Dynamic higher order equations

University dissertation from Chalmers University of Technology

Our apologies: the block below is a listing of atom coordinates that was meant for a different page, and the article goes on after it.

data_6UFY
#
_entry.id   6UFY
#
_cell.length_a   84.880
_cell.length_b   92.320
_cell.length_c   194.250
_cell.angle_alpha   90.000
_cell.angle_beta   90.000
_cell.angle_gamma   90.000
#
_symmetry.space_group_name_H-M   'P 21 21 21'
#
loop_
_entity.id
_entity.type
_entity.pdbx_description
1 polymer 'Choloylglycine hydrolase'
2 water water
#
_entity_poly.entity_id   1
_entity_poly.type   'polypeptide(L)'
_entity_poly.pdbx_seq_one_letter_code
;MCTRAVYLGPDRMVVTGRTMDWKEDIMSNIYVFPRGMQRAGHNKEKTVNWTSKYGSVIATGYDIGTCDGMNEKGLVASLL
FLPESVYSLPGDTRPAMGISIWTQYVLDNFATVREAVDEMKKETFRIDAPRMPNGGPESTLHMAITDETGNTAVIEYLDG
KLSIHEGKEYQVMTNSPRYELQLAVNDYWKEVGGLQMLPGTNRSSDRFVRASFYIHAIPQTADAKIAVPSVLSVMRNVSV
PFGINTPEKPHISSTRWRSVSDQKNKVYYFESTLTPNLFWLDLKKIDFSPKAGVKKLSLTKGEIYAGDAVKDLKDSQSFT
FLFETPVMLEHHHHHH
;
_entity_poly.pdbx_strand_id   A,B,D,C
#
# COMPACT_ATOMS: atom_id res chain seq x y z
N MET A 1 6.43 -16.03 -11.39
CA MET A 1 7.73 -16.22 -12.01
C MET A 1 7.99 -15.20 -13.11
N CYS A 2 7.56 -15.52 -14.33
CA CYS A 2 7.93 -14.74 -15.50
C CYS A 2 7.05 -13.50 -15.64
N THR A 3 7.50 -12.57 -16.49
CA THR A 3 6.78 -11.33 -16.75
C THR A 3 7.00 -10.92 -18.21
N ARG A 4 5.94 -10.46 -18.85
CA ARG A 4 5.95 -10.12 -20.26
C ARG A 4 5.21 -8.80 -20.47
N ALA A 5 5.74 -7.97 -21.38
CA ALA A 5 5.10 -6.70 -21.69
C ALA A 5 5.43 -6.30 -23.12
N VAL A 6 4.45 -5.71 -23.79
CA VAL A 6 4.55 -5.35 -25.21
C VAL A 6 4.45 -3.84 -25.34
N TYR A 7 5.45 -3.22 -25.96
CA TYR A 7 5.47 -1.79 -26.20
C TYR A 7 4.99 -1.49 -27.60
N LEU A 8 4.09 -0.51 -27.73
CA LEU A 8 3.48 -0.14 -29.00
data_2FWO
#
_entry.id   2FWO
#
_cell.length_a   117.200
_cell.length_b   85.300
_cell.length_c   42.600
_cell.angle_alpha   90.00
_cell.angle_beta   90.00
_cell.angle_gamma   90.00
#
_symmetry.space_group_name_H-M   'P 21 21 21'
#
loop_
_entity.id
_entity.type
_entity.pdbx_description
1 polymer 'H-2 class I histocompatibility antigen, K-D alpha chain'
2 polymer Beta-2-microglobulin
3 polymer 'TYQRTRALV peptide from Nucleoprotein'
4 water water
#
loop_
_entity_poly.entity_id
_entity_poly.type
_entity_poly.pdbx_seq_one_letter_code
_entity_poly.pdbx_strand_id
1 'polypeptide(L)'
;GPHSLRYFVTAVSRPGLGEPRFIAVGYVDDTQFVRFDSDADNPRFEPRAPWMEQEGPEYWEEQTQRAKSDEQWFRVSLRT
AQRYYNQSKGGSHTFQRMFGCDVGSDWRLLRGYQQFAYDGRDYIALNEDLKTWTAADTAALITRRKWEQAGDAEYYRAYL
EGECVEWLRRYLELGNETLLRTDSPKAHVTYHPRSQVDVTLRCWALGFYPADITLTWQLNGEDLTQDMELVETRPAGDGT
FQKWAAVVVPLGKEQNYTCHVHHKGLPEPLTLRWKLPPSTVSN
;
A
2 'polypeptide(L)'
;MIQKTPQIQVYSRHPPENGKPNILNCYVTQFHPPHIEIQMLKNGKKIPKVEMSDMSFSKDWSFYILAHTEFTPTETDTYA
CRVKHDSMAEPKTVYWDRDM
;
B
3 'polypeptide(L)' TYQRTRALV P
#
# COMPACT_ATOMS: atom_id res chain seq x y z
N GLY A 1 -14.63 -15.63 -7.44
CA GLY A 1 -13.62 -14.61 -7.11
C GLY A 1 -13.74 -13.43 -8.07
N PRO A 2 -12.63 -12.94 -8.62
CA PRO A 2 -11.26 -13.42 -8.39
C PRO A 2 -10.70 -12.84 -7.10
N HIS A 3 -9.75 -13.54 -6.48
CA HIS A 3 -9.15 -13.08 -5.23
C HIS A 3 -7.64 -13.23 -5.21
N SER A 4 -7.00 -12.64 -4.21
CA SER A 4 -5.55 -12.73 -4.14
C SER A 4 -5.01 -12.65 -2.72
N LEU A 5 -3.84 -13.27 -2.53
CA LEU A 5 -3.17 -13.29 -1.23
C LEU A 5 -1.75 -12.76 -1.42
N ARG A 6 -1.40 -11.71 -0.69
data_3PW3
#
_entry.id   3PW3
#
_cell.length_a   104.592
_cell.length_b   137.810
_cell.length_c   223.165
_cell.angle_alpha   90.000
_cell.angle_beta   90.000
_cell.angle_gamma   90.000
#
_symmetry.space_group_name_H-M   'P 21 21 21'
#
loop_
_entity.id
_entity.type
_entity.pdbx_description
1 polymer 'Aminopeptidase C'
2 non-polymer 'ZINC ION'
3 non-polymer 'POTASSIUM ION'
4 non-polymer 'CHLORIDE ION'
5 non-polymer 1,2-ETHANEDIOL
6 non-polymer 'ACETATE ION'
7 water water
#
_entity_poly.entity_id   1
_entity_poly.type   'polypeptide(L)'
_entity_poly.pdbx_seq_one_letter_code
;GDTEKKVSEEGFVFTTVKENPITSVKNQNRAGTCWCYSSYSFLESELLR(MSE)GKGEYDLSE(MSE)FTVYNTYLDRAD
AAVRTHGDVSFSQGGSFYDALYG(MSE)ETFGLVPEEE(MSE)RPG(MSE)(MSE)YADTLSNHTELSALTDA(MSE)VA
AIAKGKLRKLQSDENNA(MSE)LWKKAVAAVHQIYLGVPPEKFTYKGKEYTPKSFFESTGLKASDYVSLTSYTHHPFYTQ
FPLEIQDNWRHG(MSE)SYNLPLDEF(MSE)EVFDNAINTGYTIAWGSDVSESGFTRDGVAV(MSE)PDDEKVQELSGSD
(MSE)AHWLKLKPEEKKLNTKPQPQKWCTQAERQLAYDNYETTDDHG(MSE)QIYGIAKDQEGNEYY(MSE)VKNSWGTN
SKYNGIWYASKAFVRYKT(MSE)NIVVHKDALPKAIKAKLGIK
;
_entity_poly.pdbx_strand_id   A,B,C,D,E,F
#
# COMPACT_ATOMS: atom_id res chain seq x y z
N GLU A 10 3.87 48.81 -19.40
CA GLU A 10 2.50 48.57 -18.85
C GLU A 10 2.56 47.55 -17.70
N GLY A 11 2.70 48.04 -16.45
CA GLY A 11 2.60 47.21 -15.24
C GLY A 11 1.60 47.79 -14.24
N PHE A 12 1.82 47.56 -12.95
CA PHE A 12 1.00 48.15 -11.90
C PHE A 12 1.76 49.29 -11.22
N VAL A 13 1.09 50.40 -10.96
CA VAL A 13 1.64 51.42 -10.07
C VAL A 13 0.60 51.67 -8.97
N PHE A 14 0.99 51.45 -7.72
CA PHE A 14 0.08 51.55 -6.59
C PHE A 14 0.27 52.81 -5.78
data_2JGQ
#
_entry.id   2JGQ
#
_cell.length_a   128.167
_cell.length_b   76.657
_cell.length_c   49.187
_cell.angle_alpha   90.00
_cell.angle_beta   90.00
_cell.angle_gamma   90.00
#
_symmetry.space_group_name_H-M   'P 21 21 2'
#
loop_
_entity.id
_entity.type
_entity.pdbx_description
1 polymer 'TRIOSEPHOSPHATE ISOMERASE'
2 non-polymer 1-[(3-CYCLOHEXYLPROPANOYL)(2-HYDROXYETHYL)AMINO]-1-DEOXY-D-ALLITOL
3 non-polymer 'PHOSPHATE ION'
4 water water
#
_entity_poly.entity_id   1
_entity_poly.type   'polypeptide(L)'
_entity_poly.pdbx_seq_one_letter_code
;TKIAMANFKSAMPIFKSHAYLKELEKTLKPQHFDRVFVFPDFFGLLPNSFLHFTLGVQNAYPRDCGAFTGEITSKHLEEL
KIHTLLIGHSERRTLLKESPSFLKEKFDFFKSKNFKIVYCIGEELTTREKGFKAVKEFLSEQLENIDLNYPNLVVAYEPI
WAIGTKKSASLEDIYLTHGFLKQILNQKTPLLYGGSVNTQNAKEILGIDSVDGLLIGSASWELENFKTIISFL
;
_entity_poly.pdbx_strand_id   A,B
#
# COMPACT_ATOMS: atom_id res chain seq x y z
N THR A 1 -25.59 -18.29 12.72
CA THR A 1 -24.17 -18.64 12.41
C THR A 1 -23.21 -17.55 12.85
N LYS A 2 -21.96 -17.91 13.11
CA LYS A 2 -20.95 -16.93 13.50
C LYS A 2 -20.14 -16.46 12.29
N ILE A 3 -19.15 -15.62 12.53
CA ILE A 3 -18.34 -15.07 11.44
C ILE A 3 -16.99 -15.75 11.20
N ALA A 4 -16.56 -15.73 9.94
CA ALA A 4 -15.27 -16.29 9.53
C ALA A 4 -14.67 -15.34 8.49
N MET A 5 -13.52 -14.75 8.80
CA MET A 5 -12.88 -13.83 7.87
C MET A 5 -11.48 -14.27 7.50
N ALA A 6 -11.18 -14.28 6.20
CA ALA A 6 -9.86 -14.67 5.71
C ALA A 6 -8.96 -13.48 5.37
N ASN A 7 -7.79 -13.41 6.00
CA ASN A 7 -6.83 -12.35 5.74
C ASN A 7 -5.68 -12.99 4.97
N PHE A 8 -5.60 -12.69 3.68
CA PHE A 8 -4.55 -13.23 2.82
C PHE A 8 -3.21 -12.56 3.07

Abstract: The subject of this thesis is to derive and evaluate governing equations and corresponding boundary conditions for solid cylinders and rectangular plates, where the material constituting the cylinder or plate are governed by classical elasticity, micropolar elasticity or a functionally graded case of the previously mentioned models. This is achieved by a systematic power series expansion approach, by either adopting a generalized Hamilton's principle or a direct approach. For the solid cylinders a power series expansion in the radial coordinate for the sought fields are adopted. Equations of motion together with consistent sets of end boundary conditions are derived in a systematic fashion up to arbitrary order using a generalized Hamilton's principle. Governing equations are obtained for longitudinal, torsional, and exural modes. In the case of the rectangular plate, a power series expansion of the sought fields are adopted in the thickness coordinate. Governing equations of motion, for extensional and exural case, together with consistent sets of edge boundary conditions are derived in a systematic fashion up to arbitrary order with use of the direct approach. Both the governing equations for the solid cylinder and the rectangular plate are asymptotically correct to all studied orders. Numerical examples are presented for different sorts of problems, using exact theory, the present series expansion theories of different order, various classical theories and other newly developed approximate theories. These results cover dispersion curves, eigenfrequencies, various curves of cross sectional quantities such as displacements, stresses and micro-rotations, as well as fixed frequency motion due to prescribed end displacement or lateral distributed forces. The results illustrate that the present approach may render benchmark solutions provided higher order truncations are used, and act as engineering equations when using low order truncations.

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